New York State Takes the Lead: Assembly Bill Would Allow State Agencies to Accept Litecoin Payments
The New York State Assembly has proposed a bill that would allow state agencies to accept Litecoin and other cryptocurrencies as a form of payment.
The bill, introduced by Clyde Vanel, would amend the state finance law by adding a new section 4-b, which would define the terms used in the bill and authorize state agencies to enter into agreements with individuals or entities to accept litecoin and other cryptocurrencies as a means of payment for fines, penalties, rent, taxes, fees, and other financial obligations owed to the state.
The bill defines "cryptocurrency" as any form of digital currency that uses encryption techniques to regulate the generation of units of currency and verify the transfer of funds, operating independently of a central bank. This includes but is not limited to popular cryptocurrencies such as Bitcoin, Ethereum, Litecoin, and Bitcoin Cash.
The bill also defines a "cryptocurrency issuer" as an issuer of any form of cryptocurrency, and "person" as an individual, partnership, corporation, or any other legal or commercial entity.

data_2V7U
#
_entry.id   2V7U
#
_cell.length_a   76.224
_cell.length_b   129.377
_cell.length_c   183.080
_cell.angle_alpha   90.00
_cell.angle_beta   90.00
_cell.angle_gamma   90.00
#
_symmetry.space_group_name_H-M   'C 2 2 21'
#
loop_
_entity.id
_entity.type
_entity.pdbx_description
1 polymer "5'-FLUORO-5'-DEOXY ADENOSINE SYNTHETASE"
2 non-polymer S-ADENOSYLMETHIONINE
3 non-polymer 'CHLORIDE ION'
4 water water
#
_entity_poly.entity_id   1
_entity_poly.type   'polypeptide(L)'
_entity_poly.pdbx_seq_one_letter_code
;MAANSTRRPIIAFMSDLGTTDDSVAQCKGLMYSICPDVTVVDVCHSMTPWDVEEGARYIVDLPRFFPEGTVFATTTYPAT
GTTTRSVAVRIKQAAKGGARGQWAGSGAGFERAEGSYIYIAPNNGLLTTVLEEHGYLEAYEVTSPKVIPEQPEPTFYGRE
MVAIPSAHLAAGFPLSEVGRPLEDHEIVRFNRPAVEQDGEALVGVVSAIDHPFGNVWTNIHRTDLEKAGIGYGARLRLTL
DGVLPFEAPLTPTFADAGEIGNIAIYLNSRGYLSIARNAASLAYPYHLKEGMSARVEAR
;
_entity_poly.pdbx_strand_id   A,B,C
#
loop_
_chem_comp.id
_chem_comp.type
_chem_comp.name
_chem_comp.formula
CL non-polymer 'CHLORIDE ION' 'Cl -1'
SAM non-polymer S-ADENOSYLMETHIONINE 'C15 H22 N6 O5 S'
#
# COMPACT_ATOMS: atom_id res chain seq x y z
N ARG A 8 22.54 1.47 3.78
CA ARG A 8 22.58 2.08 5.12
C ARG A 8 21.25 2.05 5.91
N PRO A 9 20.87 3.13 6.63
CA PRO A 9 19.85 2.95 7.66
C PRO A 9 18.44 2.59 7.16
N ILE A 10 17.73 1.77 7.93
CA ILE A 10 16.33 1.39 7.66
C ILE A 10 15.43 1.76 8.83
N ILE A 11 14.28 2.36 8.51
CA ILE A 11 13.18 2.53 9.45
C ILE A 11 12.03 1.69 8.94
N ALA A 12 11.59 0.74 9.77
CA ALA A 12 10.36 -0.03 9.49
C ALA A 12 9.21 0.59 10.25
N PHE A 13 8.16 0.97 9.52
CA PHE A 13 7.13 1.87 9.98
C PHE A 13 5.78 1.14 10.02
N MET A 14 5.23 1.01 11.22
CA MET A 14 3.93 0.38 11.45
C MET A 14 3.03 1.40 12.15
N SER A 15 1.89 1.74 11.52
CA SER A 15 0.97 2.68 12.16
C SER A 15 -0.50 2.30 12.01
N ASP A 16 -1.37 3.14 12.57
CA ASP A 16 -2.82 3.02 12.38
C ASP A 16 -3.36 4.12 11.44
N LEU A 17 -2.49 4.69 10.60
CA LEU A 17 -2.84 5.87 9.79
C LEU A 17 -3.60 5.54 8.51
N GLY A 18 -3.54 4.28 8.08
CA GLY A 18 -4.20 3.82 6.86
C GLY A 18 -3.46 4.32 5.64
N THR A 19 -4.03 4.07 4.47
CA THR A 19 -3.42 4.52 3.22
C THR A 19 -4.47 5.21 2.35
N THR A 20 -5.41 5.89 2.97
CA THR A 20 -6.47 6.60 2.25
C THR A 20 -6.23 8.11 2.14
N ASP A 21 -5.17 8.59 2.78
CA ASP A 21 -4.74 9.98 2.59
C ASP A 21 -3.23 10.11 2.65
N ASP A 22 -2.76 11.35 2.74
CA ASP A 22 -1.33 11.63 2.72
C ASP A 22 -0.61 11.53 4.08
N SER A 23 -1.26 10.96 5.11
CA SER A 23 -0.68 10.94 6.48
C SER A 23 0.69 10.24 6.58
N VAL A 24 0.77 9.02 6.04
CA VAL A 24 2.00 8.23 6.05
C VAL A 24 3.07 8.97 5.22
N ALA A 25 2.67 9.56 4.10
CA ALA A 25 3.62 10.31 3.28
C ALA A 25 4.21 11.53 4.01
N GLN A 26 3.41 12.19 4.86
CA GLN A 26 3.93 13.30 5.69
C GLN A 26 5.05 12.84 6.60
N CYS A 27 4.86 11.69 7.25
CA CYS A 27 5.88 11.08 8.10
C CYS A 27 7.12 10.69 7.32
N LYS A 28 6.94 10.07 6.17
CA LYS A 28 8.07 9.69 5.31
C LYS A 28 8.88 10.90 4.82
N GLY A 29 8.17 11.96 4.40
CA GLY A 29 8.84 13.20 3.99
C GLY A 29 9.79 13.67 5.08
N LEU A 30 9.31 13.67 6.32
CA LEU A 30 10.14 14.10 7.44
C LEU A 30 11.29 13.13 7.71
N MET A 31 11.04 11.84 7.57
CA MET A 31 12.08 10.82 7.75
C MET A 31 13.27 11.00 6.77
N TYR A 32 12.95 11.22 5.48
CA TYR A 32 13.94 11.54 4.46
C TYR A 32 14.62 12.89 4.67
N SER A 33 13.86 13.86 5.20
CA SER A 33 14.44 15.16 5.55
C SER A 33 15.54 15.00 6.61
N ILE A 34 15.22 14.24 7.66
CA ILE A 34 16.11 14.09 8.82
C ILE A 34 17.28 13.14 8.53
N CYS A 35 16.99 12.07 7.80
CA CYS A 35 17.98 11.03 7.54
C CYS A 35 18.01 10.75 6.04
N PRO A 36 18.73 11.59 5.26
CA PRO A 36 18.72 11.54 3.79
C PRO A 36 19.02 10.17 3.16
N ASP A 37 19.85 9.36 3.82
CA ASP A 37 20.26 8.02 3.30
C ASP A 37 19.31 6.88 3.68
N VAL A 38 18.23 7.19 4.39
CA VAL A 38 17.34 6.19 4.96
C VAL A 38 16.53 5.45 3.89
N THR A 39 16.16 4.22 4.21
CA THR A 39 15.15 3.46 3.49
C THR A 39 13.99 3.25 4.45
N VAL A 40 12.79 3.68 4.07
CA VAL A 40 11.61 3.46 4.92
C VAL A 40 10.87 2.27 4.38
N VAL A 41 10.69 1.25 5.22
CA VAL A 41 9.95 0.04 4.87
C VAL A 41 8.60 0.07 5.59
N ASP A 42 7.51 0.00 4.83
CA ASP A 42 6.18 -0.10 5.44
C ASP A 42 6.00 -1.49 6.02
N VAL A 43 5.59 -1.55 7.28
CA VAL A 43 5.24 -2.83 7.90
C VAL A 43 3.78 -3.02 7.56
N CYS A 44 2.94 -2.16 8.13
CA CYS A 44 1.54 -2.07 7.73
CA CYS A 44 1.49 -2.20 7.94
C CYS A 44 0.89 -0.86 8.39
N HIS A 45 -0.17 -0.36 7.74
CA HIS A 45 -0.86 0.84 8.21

This proposed bill represents a significant step forward in accepting and integrating Litecoin into mainstream financial systems. It demonstrates the willingness of government agencies to adapt to new technologies and evolve with the changing financial landscape.
The bill's passage would signal that Litecoin is digital money and would serve as a model for other states to follow.
Update: Earlier the title of the article said Senate Bill by mistake. It is an assembly bill.
An assembly bill is a proposed legislation that is introduced in the lower chamber of a state legislature, such as the assembly or the house of representatives. Assembly bills are drafted by assembly members and, if passed by a majority vote, are sent to the upper chamber, such as the NY Senate, for consideration. If the bill is passed by both chambers, it is sent to the governor for signature or veto. If it is signed into law, it becomes a state statute.